Mental Knots

Published on Thursday, August 25, 2005 in , , , , , ,

The links in this entry, if nothing else, will at least get you wondering, "How do people come up with this stuff?"

Don't worry. I'll start simply. Mathematician and magician Dr. Arthur Benjamin has come up with an amazing proof that 2 + 11 - 1 = 12. How amazing? His proof (Word file) uses no numbers whatsoever!

If you like that file, you might want to check out some of Dr. Benjamin's other research papers. Regular readers of this blog will especially be interested in ths Mathematical Magic Word file and the "Magic Squares, Indeed!" PDF file.

Dr. Benjamin is also a co-editor of Math Horizons Magazine. Very little of the magazine's content is available online, but you can find the occasional gems, such as the winning entry in their Pi Mnemonics contest, and the mind-numbing SRAT (Self-Referential Aptitude Test).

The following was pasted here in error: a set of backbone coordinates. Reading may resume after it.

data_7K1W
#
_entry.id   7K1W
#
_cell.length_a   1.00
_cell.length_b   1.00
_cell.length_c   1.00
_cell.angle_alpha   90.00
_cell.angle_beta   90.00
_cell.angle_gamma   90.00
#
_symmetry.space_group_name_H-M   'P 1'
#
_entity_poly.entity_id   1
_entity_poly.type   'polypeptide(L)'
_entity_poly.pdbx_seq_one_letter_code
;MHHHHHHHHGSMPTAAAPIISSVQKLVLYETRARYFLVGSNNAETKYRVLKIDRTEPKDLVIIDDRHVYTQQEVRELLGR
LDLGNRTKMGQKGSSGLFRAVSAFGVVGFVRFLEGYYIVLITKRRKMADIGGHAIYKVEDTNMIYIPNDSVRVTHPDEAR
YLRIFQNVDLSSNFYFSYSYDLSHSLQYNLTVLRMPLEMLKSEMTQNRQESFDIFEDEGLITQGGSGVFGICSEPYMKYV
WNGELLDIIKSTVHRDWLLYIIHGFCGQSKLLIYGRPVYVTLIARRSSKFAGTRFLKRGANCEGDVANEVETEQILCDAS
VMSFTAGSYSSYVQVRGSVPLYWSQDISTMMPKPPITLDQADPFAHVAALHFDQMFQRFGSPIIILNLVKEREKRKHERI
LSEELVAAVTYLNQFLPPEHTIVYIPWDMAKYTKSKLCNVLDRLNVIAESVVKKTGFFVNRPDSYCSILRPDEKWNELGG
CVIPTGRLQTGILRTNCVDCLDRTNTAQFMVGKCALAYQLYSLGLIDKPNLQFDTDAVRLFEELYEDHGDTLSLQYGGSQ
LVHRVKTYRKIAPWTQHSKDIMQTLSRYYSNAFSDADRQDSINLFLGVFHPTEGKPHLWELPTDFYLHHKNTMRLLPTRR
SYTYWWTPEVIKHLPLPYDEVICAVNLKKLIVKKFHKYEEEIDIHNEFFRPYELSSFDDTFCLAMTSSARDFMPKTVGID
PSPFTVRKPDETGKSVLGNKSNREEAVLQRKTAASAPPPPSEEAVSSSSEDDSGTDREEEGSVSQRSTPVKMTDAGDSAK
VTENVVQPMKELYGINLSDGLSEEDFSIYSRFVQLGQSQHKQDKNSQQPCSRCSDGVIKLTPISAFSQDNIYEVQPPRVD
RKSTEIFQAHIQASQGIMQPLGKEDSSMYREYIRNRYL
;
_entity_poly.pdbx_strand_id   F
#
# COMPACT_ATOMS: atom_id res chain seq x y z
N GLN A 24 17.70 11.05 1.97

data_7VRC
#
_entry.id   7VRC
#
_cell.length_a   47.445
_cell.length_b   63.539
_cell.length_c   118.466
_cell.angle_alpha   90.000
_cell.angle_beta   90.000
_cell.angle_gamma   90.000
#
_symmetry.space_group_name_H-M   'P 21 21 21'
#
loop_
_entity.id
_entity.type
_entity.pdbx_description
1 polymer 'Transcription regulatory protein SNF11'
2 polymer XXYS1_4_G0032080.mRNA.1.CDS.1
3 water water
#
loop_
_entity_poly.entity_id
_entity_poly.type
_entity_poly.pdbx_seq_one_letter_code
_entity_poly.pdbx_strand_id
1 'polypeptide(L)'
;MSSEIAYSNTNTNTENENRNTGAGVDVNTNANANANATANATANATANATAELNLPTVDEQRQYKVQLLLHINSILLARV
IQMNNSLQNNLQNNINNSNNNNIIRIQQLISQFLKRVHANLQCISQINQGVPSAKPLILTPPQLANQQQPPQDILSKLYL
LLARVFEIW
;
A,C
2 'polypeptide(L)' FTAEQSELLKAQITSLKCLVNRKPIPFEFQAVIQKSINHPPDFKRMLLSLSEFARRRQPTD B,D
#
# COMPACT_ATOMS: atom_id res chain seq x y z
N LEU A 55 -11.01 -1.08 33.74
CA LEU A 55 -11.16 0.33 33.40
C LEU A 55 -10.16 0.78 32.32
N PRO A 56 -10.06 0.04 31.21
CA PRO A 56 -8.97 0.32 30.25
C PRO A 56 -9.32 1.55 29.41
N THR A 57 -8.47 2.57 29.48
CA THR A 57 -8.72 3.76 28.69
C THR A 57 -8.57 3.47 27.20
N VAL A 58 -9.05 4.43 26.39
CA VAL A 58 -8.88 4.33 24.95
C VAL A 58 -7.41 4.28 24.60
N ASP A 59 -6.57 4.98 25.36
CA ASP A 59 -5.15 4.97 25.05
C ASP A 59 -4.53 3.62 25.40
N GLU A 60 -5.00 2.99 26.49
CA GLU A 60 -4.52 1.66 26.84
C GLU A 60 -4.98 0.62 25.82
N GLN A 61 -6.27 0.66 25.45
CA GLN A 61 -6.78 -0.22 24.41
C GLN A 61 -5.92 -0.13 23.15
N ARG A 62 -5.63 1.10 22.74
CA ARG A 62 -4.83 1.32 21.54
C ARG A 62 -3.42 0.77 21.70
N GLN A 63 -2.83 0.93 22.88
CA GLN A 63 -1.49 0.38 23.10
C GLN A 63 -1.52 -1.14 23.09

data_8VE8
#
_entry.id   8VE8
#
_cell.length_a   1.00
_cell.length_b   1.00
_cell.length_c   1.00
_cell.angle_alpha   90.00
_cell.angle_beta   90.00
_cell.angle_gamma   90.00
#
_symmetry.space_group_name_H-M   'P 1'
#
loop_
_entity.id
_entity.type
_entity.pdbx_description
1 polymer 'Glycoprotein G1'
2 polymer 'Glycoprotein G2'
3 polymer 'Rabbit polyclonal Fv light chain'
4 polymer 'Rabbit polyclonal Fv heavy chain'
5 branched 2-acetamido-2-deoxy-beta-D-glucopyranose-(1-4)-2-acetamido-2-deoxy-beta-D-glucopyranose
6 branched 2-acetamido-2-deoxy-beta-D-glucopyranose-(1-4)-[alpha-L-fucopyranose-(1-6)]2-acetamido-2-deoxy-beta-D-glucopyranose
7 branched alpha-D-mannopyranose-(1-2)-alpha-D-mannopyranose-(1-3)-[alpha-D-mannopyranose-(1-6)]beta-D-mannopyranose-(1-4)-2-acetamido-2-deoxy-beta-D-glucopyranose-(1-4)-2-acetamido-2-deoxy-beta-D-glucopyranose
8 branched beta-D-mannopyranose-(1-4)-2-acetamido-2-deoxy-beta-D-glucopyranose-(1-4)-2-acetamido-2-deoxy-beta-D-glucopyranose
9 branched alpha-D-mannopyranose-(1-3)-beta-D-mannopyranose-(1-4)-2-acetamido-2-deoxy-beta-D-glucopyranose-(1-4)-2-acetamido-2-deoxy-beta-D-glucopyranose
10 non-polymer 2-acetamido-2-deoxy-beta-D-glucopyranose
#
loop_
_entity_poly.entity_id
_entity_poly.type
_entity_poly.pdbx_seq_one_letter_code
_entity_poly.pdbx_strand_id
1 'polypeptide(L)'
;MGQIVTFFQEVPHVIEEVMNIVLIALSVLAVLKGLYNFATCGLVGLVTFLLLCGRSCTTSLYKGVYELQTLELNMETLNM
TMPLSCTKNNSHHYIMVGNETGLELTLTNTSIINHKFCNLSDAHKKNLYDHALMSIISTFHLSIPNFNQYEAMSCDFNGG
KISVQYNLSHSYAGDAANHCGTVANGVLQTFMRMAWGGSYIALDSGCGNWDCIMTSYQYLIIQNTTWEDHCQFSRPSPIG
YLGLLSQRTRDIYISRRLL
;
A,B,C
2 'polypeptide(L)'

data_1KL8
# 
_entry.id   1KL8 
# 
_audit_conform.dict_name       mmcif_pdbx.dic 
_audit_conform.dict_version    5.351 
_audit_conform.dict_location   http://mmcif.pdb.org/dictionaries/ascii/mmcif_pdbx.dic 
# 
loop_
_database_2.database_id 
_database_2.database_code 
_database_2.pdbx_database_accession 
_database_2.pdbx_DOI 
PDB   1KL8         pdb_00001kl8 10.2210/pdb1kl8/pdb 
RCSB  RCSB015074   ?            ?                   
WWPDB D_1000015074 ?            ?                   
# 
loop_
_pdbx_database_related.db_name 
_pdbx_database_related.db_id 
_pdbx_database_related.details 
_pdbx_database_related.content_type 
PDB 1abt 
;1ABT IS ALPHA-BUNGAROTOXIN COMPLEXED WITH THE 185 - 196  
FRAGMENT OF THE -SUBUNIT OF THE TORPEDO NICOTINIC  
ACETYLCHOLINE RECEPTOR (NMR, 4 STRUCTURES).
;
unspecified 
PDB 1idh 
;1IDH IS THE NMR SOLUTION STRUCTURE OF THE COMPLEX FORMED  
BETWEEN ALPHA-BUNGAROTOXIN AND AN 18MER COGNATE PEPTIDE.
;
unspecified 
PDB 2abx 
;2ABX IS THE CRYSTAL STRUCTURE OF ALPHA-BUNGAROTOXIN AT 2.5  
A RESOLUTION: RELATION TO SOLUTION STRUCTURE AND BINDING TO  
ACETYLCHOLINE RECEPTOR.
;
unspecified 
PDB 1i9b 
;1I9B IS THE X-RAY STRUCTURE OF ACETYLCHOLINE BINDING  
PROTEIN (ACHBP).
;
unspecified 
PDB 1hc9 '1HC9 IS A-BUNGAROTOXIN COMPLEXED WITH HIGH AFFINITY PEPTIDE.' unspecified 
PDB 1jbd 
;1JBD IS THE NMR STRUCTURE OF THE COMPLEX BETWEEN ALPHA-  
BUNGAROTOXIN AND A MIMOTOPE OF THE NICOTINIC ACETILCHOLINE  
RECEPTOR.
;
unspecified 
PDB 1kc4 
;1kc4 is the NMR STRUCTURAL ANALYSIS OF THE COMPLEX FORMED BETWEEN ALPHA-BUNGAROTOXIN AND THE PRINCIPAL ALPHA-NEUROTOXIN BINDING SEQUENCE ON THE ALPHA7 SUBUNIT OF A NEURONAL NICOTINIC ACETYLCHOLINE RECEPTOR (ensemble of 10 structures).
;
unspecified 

Turning to other, earlier, papers, here's a reprint of the 1910 booklet Magician's Tricks: How They are Done, by Henry Hatton and Adrian Plate. This book is where many now-classic memory feats were first published, such as memorizing card, long word lists and the mnemonic version of the cube root trick.

Surprisingly, there are people who collect mnemonics on varying subjects, especially those type of things you could really use in school. My favorite mnemonic collections can be found at Amanda's Mnemonics Page and MNEMONICS: OR, MEMORIA TECHNICA.

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